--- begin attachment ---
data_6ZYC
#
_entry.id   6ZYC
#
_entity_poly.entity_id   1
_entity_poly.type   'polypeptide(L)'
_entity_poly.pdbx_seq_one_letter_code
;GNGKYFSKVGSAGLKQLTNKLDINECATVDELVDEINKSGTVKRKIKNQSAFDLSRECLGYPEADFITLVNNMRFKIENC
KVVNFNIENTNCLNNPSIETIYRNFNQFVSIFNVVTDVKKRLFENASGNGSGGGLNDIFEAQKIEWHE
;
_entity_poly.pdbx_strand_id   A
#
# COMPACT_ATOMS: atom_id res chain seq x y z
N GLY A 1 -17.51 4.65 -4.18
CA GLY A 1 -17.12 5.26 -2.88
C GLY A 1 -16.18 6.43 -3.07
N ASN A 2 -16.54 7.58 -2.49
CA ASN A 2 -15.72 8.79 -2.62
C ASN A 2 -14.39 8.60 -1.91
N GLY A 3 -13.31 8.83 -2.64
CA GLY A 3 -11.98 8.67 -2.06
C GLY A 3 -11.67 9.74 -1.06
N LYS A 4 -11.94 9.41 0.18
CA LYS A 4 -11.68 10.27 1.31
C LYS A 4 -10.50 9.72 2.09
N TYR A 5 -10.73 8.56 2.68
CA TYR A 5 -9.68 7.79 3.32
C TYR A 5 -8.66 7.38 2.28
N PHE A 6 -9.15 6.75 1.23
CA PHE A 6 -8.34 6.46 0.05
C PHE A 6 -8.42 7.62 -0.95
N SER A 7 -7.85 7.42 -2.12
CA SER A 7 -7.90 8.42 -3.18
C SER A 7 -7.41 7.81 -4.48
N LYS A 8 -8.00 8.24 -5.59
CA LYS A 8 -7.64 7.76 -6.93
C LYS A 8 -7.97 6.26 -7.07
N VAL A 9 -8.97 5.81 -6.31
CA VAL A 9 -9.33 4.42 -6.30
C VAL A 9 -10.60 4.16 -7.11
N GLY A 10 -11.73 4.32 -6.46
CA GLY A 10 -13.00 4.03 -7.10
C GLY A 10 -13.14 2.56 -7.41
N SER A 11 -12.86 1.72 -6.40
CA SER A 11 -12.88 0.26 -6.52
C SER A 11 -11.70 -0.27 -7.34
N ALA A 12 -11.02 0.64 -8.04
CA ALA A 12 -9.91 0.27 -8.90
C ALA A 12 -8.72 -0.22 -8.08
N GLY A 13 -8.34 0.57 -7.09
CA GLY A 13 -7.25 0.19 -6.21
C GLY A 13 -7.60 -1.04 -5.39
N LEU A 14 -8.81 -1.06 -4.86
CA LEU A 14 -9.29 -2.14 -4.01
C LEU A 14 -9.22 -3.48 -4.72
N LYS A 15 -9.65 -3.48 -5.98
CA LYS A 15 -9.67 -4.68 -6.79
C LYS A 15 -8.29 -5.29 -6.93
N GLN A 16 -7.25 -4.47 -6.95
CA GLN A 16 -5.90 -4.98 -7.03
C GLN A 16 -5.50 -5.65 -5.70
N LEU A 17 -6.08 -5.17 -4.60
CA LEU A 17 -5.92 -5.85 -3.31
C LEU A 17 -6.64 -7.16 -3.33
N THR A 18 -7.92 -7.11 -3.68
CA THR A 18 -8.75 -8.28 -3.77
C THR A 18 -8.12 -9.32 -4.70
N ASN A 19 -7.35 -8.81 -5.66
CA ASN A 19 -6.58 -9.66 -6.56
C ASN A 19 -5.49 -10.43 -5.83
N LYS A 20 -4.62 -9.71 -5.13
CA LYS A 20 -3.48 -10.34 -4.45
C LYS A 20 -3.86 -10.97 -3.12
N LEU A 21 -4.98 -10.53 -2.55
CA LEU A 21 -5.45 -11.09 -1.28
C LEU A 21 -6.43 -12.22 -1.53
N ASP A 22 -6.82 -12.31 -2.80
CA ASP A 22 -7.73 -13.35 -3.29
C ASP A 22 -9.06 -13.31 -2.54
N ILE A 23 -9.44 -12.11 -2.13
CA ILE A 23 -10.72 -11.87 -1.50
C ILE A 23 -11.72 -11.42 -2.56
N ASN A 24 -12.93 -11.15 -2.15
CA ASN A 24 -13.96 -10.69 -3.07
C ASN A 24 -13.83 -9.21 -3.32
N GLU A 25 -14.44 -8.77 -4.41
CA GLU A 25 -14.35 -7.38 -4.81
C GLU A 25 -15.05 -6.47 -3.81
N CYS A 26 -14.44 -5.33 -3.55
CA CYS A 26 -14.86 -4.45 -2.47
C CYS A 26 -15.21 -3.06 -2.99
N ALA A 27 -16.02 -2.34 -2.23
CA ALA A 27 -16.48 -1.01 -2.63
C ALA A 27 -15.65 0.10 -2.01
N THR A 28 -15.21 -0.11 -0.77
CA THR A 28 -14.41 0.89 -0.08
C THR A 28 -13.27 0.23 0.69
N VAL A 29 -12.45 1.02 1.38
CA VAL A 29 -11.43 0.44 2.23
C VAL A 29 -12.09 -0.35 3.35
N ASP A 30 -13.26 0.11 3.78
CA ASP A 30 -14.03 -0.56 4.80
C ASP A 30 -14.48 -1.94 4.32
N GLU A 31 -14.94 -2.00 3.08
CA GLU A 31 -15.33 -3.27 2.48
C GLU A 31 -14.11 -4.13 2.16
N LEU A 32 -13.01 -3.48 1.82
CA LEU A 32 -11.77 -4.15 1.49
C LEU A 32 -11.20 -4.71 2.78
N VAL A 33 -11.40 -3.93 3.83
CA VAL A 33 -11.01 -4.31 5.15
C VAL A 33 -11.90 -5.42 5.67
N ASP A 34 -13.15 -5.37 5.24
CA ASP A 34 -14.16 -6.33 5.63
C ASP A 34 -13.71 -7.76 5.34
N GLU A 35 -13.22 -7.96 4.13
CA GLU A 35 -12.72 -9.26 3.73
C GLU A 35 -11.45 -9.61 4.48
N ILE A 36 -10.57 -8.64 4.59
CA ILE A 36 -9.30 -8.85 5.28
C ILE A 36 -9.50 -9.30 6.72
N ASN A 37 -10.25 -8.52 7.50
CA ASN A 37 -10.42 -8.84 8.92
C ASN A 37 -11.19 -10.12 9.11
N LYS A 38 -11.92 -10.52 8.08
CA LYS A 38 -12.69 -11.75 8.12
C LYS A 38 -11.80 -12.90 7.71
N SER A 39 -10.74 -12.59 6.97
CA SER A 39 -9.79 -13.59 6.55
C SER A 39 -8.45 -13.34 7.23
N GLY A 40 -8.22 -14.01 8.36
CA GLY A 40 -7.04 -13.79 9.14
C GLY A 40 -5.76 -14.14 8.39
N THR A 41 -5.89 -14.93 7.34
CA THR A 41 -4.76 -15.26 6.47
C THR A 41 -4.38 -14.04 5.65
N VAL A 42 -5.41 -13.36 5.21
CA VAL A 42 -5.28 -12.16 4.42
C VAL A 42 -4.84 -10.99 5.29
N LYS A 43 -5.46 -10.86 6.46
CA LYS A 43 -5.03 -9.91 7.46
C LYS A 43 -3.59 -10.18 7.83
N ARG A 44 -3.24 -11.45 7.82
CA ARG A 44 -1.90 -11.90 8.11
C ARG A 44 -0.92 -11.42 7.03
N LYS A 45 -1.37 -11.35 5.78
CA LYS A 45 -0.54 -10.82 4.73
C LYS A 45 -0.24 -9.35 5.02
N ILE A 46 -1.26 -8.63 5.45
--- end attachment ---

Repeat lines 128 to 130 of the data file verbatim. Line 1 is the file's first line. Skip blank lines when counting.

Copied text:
N SER A 39 -10.74 -12.59 6.97
CA SER A 39 -9.79 -13.59 6.55
C SER A 39 -8.45 -13.34 7.23